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A City View

I got a lot of feedback that the post on role shapes was useful to people, but it's only one metaphor, and no metaphor is complete. The subtractive way of thinking about work simplifies away many aspects of development: it ignores the way the needed work can change and morph over time, it ignores the way that good decisions in one area can change the work in another, and it postulates a "set of all work" as though it's a knowable thing. Other than trivially simple projects, the set of all work is not something you can just write down with confidence. A huge part of the challenge of running a project is the skill of sussing out what needs to be done in the first place, and reconciling world views between teammates so you can have productive conversations about the work.

When I think about this what comes to mind is a city. The city has development that needs doing, and also ongoing maintenance. Fires happen, bridges collapse, stuff like that. Your job, your whole team, is to array yourselves around the city to get the work done. How do you lay yourselves out?

Every place you can stand in the city involves a tradeoff between direct agency and line of sight. By "direct agency" I mean the ability to actually do things, like fix broken water mains or build a garage or pave a road. By "line of sight" I mean the set of all things you can see from where you're standing, and how well you can see them

If your project is very small, then in the metaphor it's a little village. If it's really tiny maybe it's just a little shed. And maybe there's just two of you building the shed. There aren't that many perspectives you can have on a shed. You will sometimes see things differently, because you're standing on different sides of the shed, or one of you is on a ladder looking at the roof while the other is inside looking at the interior. But it's easy to reach a shared fundamental understanding. You can get blueprints and spend half an hour looking at them and agreeing on them.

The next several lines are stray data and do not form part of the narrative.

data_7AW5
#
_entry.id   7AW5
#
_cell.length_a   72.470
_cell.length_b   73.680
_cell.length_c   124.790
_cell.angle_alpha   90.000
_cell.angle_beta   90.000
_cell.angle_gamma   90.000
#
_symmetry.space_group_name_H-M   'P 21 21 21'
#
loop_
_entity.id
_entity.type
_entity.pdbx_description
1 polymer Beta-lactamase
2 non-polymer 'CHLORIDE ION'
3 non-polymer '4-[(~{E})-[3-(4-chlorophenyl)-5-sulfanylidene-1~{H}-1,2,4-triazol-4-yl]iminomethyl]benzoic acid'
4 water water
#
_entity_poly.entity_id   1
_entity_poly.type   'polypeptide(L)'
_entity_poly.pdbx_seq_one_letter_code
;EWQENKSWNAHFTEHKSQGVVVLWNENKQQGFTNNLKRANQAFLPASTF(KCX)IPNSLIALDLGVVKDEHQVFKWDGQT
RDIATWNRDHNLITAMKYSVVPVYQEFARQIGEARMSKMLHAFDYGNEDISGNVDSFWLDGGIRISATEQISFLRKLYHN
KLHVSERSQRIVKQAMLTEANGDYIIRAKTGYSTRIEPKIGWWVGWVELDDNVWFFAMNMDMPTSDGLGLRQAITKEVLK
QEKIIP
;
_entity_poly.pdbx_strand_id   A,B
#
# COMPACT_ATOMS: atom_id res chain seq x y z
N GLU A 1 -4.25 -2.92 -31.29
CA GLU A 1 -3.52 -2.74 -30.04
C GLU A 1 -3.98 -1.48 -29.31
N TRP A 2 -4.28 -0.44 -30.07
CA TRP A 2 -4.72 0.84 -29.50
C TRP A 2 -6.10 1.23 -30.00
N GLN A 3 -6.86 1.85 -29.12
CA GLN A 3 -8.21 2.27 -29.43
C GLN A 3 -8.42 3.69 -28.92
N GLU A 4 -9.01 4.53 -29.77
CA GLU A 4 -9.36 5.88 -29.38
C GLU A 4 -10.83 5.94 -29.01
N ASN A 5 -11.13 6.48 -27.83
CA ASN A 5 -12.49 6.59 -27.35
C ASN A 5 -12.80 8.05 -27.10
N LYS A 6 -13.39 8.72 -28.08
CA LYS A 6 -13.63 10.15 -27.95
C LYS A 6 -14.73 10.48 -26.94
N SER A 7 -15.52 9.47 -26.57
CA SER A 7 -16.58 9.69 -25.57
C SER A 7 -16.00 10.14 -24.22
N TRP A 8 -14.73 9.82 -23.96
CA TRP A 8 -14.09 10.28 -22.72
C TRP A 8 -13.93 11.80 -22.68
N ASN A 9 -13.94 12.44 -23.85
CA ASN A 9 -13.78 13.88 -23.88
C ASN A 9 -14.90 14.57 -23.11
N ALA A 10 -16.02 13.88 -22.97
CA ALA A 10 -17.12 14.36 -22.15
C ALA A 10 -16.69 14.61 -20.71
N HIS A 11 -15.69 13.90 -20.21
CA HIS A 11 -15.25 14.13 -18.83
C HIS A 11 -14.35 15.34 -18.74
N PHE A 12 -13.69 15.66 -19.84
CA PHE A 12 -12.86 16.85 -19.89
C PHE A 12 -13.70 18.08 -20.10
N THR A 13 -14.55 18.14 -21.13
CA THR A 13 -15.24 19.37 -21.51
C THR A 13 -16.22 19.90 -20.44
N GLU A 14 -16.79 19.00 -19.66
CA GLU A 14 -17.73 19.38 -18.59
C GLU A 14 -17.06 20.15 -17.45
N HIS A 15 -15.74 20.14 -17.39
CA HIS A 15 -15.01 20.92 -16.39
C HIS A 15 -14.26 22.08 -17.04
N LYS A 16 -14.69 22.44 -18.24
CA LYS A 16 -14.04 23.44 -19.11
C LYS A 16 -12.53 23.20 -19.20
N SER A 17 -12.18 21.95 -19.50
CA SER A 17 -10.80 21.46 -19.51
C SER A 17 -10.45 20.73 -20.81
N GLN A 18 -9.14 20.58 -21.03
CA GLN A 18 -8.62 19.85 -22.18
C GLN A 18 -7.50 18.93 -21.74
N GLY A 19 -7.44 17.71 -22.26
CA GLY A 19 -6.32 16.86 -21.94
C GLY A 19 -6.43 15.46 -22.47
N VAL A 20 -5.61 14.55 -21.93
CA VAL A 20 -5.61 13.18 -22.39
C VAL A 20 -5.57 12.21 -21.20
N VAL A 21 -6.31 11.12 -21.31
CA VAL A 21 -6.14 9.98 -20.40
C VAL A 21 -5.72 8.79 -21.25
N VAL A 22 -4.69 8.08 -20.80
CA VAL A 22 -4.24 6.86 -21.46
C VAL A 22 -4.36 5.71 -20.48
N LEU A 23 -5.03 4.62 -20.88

Part 1: Writing For a Talk Show

On The Constance Chronicles

 This is Leigh, ya'll. Leigh and I met while attending university in Austin, Texas. It was love at first sight.  Leigh has taught me some life lessons never to be forgotten. Like, never look a drag queen in the eyes while she collects tips during a performance. 

He created a Youtube talk show for himself in hopes of landing his dream job of hosting a real talk show. A few weeks ago we had a conversation about the Youtube talk show he hosts and how difficult it's been coming up with interesting material. Note: How to tie your shoe properly.  I dare you to watch this video and NOT experiment with your shoes.        Not to say I have interesting material but I was excited to help my best friend with his growing project.  I also felt challenged by the idea of continuing to write material that would entertain people and how it wouldn't be through my blog but it would be through video AND delivered by someone else. This is the first bit I wrote for Leigh.  

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